Oral ingestion of nutrients triggers the secretion of gut hormones from various enteroendocrine cells (Ezcurra et al. 2013, Cho et al. 2014). Among these, glucagon-like peptide 1 (GLP1) and glucose-dependent insulinotropic polypeptide (GIP) play a central role in dampening postprandial hyperglycemia after carbohydrate ingestion. Although both GLP1 and GIP are principal incretin hormones that increase insulin secretion, GLP1 is of special interest for its therapeutic potential in type 2 diabetes mellitus (T2DM; Cho et al. 2014). GLP1-targeted anti-diabetic agents comprise GLP1 mimetics and inhibitors of dipeptidyl peptidase 4 that enhance GLP1 action by inhibiting the rapid inactivation of the hormone endogenously secreted from enteroendocrine L cells. The mechanism of carbohydrate-induced GLP1 secretion is therefore critical in the physiology and pathophysiology of glucose homeostasis after meal ingestion. However, the molecular mechanism of carbohydrate-induced GLP1 secretion remains unclear.

Glucose is a potent stimulant of GLP1 secretion. As glucose is the most important energy source and its ambient levels need to be maintained, many cell types in the body are equipped with a glucose-sensing apparatus. These cells include pancreatic β-cells, glucose-responsive neurons in the hypothalamus, portal glucose sensors, and enteroendocrine cells. Pancreatic β-cells and glucose-responsive neurons are electrically excitable cells with a firing rate regulated by extracellular glucose levels. The molecular mechanisms of glucose sensing in these two cell types have been studied extensively. At present, several molecules such as glucose transporter 2 (GLUT2) (Thorens 2003), glucokinase (Matschinsky et al. 2006), and the ATP-sensitive K+ (KATP) channel (Miki & Seino 2005) have been shown to be critical in glucose sensing in these cells. L cells are morphologically polarized, open-type endocrine cells. L cells are adjoined with enterocytes in gut mucosa and possess an apical neck with microvilli, in which nutrient in the gut lumen is recognized. While glucose is taken up into enterocytes through sodium-glucose co-transporter 1 (SGLT1) and diffuses into basolateral space through GLUT2, L cells also express both SGLT1 (SLC5A1) and GLUT2 (SLC2A2) (Reimann et al. 2008). In this study, we evaluated the physiological relevance of the KATP channel, SGLT1, and GLUT2 in the glucose sensing of L cells by measuring portal GLP1 concentrations in vivo.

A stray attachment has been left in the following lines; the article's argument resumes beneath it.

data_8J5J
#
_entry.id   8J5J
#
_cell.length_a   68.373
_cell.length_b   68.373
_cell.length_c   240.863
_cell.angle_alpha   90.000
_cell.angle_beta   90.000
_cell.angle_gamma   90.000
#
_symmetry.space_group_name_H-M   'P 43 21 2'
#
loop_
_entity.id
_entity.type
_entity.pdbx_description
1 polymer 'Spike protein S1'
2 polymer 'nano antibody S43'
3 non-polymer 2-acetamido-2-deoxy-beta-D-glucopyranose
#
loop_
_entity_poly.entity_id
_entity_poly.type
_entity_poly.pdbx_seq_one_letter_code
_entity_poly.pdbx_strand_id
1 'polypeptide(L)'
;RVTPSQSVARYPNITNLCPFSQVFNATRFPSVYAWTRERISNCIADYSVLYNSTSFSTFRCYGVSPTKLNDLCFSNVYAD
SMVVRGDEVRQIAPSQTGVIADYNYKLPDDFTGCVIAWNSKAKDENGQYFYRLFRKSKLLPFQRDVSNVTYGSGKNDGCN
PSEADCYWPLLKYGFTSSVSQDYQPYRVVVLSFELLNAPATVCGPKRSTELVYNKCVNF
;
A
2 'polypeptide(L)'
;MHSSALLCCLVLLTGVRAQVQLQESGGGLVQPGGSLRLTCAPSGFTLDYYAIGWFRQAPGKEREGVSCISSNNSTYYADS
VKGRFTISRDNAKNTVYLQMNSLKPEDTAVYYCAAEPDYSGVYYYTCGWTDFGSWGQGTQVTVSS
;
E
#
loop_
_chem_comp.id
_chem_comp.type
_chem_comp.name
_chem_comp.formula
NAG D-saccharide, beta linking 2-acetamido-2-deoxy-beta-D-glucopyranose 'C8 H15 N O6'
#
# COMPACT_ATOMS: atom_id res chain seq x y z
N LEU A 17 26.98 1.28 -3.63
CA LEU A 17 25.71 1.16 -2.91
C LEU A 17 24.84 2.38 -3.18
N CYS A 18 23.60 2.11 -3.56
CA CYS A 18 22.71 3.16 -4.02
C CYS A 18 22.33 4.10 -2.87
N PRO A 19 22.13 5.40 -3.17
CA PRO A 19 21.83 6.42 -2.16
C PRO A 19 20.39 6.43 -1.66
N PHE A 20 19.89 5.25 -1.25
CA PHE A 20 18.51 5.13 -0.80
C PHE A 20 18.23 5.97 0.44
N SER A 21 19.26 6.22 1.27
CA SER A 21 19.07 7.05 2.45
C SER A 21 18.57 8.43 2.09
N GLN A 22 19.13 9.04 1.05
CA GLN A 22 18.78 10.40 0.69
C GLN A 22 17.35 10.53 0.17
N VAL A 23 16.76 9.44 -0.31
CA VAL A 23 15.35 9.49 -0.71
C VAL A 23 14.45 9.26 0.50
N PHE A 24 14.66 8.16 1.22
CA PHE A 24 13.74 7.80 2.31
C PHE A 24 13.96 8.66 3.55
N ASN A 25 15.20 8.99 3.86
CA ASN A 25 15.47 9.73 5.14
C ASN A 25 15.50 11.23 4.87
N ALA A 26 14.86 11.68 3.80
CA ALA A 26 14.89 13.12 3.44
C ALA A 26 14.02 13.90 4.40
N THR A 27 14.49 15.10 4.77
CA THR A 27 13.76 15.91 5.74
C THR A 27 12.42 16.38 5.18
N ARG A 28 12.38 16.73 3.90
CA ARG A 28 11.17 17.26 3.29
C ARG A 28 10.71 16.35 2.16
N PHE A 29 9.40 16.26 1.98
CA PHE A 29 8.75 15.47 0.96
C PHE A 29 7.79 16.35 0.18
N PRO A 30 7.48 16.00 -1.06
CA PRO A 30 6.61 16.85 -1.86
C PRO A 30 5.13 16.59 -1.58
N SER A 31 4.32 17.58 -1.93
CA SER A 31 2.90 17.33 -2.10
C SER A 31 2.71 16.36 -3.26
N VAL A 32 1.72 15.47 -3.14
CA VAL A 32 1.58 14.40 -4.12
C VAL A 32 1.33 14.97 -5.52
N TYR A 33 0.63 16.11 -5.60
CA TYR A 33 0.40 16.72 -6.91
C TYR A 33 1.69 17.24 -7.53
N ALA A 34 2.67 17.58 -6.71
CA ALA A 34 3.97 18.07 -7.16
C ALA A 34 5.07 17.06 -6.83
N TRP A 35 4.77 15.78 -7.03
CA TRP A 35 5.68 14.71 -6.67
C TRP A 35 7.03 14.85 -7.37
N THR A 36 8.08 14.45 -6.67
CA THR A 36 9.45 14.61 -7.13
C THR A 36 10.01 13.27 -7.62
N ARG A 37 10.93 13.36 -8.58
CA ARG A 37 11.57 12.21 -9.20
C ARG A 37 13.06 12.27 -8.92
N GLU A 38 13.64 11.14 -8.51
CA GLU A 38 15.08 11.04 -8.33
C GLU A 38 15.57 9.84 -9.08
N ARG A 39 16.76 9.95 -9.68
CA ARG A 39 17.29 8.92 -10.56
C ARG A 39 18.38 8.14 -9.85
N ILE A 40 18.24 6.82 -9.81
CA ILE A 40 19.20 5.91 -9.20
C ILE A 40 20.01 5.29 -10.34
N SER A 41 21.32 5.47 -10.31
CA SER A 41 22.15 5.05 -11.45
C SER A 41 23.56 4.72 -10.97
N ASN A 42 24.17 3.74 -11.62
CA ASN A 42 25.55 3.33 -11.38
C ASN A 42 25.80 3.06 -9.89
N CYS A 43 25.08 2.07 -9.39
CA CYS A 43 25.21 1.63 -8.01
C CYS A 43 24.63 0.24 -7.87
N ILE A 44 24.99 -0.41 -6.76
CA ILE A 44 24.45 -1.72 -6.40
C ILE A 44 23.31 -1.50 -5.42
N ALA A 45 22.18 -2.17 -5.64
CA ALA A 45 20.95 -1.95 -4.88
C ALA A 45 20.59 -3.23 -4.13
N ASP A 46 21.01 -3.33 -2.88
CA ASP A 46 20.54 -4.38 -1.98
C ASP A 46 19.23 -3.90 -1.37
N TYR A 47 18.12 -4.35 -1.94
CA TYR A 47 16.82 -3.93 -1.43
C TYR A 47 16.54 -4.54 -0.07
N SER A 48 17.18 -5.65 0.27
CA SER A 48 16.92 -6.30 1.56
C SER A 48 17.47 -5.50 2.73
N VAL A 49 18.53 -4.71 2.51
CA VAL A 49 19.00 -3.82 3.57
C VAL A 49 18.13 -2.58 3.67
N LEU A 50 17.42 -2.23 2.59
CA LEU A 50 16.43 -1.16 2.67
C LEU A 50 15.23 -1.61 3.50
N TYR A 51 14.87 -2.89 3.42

During the course of the study, we noticed that the α-glucosidase inhibitor (α-GI) miglitol potentiates GLP1 secretion when co-administered with maltose. Inhibitors of α-glucosidase (glucan 1,4-alpha-glucosidase, Enzyme Commission (EC) number; 3.2.1.3) are generally considered to increase postprandial GLP1 levels through delaying digestion and absorption of carbohydrate (Seifarth et al. 1998, Enc et al. 2001). To investigate the mechanism of miglitol on GLP1 secretion, we examined its action on the putative glucose sensor SGLT3, which was originally identified in brain (Diez-Sampedro et al. 2003, Voss et al. 2007).

In this study, we compared two α-GIs, miglitol and acarbose, by examining their effects on GLP1 secretion, SGLT3-mediated depolarization in Xenopus laevis oocytes expressing human SGLT3 (hSGLT3), and enteroendocrine cell activation using immunostaining of phosphorylated calcium–calmodulin kinase 2 (phospho-CaMK2).

Materials and methods

Reagents

Phlorizin, phloretin, and acarbose were purchased from Wako Pure Chemical Industries, Ltd (Osaka, Japan). Miglitol was provided by Sanwa Kagaku Kenkyusho Co. Ltd (Nagoya, Aichi, Japan).